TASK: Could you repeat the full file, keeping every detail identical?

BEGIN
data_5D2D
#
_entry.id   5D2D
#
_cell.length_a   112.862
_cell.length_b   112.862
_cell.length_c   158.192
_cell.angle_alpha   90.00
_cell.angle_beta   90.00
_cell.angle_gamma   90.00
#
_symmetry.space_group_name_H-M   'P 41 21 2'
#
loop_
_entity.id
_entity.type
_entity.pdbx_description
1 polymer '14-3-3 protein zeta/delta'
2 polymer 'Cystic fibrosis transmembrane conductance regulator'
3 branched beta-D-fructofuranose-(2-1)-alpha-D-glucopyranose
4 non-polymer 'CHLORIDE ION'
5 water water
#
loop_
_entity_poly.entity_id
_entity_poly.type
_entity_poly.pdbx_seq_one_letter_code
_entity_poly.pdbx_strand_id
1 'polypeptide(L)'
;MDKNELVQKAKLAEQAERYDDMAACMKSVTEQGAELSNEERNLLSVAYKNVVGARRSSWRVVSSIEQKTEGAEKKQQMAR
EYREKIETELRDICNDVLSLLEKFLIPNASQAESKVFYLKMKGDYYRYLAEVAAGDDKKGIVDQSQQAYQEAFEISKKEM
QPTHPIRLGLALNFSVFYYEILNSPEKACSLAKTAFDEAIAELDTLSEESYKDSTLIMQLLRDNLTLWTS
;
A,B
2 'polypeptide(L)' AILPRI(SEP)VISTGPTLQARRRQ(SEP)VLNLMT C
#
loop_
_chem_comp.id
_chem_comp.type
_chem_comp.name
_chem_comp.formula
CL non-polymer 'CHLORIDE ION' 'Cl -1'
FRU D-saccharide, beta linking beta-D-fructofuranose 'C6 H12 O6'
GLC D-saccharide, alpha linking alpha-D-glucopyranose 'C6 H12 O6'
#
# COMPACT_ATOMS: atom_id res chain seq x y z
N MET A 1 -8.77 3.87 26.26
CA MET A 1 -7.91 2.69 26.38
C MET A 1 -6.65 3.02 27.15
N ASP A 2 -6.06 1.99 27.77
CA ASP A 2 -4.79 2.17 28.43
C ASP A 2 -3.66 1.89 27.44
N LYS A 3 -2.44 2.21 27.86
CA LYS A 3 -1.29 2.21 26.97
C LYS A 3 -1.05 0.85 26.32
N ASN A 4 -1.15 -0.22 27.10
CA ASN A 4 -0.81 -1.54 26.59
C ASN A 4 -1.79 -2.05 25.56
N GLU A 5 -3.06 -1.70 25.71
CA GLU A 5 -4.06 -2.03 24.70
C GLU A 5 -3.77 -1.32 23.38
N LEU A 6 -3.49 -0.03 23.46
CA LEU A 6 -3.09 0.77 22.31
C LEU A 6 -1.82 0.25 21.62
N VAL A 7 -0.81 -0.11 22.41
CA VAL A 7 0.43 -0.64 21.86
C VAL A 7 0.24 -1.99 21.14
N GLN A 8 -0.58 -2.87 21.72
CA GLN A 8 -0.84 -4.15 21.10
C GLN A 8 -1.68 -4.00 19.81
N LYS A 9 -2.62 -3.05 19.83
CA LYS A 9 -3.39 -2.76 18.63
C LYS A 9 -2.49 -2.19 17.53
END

data_5D2D
#
_entry.id   5D2D
#
_cell.length_a   112.862
_cell.length_b   112.862
_cell.length_c   158.192
_cell.angle_alpha   90.00
_cell.angle_beta   90.00
_cell.angle_gamma   90.00
#
_symmetry.space_group_name_H-M   'P 41 21 2'
#
loop_
_entity.id
_entity.type
_entity.pdbx_description
1 polymer '14-3-3 protein zeta/delta'
2 polymer 'Cystic fibrosis transmembrane conductance regulator'
3 branched beta-D-fructofuranose-(2-1)-alpha-D-glucopyranose
4 non-polymer 'CHLORIDE ION'
5 water water
#
loop_
_entity_poly.entity_id
_entity_poly.type
_entity_poly.pdbx_seq_one_letter_code
_entity_poly.pdbx_strand_id
1 'polypeptide(L)'
;MDKNELVQKAKLAEQAERYDDMAACMKSVTEQGAELSNEERNLLSVAYKNVVGARRSSWRVVSSIEQKTEGAEKKQQMAR
EYREKIETELRDICNDVLSLLEKFLIPNASQAESKVFYLKMKGDYYRYLAEVAAGDDKKGIVDQSQQAYQEAFEISKKEM
QPTHPIRLGLALNFSVFYYEILNSPEKACSLAKTAFDEAIAELDTLSEESYKDSTLIMQLLRDNLTLWTS
;
A,B
2 'polypeptide(L)' AILPRI(SEP)VISTGPTLQARRRQ(SEP)VLNLMT C
#
loop_
_chem_comp.id
_chem_comp.type
_chem_comp.name
_chem_comp.formula
CL non-polymer 'CHLORIDE ION' 'Cl -1'
FRU D-saccharide, beta linking beta-D-fructofuranose 'C6 H12 O6'
GLC D-saccharide, alpha linking alpha-D-glucopyranose 'C6 H12 O6'
#
# COMPACT_ATOMS: atom_id res chain seq x y z
N MET A 1 -8.77 3.87 26.26
CA MET A 1 -7.91 2.69 26.38
C MET A 1 -6.65 3.02 27.15
N ASP A 2 -6.06 1.99 27.77
CA ASP A 2 -4.79 2.17 28.43
C ASP A 2 -3.66 1.89 27.44
N LYS A 3 -2.44 2.21 27.86
CA LYS A 3 -1.29 2.21 26.97
C LYS A 3 -1.05 0.85 26.32
N ASN A 4 -1.15 -0.22 27.10
CA ASN A 4 -0.81 -1.54 26.59
C ASN A 4 -1.79 -2.05 25.56
N GLU A 5 -3.06 -1.70 25.71
CA GLU A 5 -4.06 -2.03 24.70
C GLU A 5 -3.77 -1.32 23.38
N LEU A 6 -3.49 -0.03 23.46
CA LEU A 6 -3.09 0.77 22.31
C LEU A 6 -1.82 0.25 21.62
N VAL A 7 -0.81 -0.11 22.41
CA VAL A 7 0.43 -0.64 21.86
C VAL A 7 0.24 -1.99 21.14
N GLN A 8 -0.58 -2.87 21.72
CA GLN A 8 -0.84 -4.15 21.10
C GLN A 8 -1.68 -4.00 19.81
N LYS A 9 -2.62 -3.05 19.83
CA LYS A 9 -3.39 -2.76 18.63
C LYS A 9 -2.49 -2.19 17.53